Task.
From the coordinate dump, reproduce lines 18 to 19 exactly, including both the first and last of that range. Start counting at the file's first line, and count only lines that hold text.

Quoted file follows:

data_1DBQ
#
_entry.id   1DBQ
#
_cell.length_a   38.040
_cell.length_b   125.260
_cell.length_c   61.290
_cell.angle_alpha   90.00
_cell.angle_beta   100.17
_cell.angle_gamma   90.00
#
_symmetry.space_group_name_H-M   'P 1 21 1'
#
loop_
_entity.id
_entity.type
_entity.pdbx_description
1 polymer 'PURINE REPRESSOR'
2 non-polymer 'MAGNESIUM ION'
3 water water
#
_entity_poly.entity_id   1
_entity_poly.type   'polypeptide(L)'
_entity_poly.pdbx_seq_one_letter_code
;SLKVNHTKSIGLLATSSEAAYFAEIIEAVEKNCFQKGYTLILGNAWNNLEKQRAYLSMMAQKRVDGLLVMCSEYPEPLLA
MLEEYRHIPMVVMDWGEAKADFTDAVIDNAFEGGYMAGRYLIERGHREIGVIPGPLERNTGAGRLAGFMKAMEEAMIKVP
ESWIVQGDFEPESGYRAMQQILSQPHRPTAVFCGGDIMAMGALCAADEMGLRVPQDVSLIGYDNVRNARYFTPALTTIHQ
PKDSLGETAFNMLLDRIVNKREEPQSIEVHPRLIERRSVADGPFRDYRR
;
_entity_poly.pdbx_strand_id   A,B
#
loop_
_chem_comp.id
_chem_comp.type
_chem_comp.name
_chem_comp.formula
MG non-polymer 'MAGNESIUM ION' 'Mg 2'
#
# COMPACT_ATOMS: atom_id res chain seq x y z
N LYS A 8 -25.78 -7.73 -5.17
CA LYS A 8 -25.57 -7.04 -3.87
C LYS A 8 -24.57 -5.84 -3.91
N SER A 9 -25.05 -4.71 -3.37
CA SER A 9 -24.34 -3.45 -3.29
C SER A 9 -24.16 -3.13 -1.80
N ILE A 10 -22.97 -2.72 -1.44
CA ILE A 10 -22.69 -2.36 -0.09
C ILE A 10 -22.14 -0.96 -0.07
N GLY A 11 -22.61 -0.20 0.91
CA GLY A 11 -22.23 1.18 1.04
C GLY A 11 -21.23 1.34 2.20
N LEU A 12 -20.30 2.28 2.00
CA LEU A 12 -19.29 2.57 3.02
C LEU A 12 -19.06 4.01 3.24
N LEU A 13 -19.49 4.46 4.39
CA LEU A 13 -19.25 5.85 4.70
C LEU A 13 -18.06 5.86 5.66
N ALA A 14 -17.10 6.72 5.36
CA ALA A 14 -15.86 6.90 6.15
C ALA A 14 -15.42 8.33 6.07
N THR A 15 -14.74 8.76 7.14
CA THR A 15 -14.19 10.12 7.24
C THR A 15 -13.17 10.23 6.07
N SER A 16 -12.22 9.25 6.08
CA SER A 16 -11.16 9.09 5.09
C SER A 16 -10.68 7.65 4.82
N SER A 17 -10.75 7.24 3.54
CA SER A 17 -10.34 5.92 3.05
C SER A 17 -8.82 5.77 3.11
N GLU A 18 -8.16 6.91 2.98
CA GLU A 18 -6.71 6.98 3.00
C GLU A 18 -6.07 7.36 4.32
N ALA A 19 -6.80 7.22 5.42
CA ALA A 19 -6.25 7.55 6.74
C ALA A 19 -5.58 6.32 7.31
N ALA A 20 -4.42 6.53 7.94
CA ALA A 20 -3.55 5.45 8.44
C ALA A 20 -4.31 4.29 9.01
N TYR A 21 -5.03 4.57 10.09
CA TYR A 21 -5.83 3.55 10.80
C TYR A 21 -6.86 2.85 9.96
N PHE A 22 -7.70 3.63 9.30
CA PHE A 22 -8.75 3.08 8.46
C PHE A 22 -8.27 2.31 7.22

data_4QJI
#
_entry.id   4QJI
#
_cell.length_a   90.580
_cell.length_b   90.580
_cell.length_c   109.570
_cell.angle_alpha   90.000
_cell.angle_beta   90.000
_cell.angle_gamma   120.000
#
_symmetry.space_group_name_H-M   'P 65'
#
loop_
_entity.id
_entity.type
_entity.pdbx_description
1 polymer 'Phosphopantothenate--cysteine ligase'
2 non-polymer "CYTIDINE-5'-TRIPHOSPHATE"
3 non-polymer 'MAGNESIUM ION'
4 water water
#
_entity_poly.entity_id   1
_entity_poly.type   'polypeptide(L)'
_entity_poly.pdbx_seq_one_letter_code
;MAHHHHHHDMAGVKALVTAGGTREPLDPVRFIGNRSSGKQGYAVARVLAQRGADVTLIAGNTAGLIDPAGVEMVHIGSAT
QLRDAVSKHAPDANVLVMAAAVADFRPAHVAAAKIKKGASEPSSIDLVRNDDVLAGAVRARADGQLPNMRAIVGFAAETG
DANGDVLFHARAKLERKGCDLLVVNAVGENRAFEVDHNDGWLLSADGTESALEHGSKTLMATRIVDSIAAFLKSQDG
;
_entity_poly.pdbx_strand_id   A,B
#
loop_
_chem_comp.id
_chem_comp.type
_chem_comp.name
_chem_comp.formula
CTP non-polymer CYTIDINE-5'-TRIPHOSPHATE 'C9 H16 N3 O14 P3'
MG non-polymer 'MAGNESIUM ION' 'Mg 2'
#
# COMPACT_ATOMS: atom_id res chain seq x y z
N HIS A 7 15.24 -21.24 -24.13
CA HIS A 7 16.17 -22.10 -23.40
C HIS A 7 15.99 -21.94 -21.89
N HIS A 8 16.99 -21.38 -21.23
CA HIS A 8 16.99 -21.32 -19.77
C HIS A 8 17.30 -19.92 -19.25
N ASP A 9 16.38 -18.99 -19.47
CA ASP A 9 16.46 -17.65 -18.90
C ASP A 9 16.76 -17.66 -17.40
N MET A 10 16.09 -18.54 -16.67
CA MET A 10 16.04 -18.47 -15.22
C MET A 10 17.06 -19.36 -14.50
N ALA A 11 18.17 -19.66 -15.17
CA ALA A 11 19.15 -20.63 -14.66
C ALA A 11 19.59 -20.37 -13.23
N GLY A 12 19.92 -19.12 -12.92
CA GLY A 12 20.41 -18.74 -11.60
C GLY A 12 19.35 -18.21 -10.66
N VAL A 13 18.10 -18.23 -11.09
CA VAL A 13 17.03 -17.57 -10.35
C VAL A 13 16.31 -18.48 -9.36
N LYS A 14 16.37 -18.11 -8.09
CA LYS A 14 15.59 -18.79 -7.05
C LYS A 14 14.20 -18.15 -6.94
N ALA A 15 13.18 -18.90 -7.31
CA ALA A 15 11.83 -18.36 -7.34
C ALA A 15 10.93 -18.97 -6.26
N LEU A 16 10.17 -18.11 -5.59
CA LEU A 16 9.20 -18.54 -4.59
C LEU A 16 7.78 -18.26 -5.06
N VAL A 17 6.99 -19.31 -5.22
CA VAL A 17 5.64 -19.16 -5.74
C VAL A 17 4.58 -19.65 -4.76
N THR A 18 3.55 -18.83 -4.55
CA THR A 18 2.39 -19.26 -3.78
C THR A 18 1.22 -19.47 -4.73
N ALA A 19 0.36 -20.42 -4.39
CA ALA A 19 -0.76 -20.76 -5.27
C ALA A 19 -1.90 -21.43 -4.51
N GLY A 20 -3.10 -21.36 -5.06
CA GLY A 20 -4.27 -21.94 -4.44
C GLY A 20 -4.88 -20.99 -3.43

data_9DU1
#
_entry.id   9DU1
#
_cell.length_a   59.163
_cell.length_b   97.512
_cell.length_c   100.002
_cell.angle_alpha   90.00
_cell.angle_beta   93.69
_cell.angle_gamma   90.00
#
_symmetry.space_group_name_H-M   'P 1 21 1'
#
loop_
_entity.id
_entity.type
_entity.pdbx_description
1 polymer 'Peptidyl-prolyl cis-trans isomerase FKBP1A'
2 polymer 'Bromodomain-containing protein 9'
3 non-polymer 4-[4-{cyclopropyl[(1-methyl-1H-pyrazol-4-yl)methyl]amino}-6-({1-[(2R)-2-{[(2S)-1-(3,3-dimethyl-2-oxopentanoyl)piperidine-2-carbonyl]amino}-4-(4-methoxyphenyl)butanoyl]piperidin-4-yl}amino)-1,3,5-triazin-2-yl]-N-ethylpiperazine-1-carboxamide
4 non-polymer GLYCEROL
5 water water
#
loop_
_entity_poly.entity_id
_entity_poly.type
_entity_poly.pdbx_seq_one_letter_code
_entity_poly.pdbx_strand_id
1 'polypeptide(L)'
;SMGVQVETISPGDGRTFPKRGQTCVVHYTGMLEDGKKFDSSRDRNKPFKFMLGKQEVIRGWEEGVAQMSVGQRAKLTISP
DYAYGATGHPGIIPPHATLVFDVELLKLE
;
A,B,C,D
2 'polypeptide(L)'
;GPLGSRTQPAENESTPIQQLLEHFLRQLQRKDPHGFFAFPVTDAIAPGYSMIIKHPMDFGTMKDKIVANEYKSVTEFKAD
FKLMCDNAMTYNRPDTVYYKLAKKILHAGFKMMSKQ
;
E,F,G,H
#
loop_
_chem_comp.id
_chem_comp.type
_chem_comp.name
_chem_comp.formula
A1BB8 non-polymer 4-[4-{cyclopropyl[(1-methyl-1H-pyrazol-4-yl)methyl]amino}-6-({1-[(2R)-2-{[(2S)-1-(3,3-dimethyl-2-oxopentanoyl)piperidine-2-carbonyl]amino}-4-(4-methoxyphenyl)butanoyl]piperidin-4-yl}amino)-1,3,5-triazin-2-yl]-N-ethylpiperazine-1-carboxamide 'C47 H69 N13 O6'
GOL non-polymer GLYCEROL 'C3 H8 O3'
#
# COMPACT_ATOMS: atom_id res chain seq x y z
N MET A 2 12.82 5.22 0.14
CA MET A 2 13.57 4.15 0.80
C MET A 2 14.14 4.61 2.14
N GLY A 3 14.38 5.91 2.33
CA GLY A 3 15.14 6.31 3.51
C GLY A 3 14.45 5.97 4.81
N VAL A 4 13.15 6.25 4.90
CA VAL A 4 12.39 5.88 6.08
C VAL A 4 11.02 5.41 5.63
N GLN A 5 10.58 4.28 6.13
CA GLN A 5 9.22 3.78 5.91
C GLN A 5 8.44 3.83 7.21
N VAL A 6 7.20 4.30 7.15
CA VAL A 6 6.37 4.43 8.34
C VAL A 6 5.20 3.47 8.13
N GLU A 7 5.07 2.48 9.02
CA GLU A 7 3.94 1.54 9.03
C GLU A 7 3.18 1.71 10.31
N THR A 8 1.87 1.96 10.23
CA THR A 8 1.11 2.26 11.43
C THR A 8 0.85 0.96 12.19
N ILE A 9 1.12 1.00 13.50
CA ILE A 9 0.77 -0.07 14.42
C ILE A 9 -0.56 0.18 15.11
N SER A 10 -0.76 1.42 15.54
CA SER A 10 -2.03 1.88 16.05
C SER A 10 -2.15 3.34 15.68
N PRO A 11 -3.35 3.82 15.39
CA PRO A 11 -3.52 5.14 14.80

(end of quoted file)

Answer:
1 polymer 'PURINE REPRESSOR'
2 non-polymer 'MAGNESIUM ION'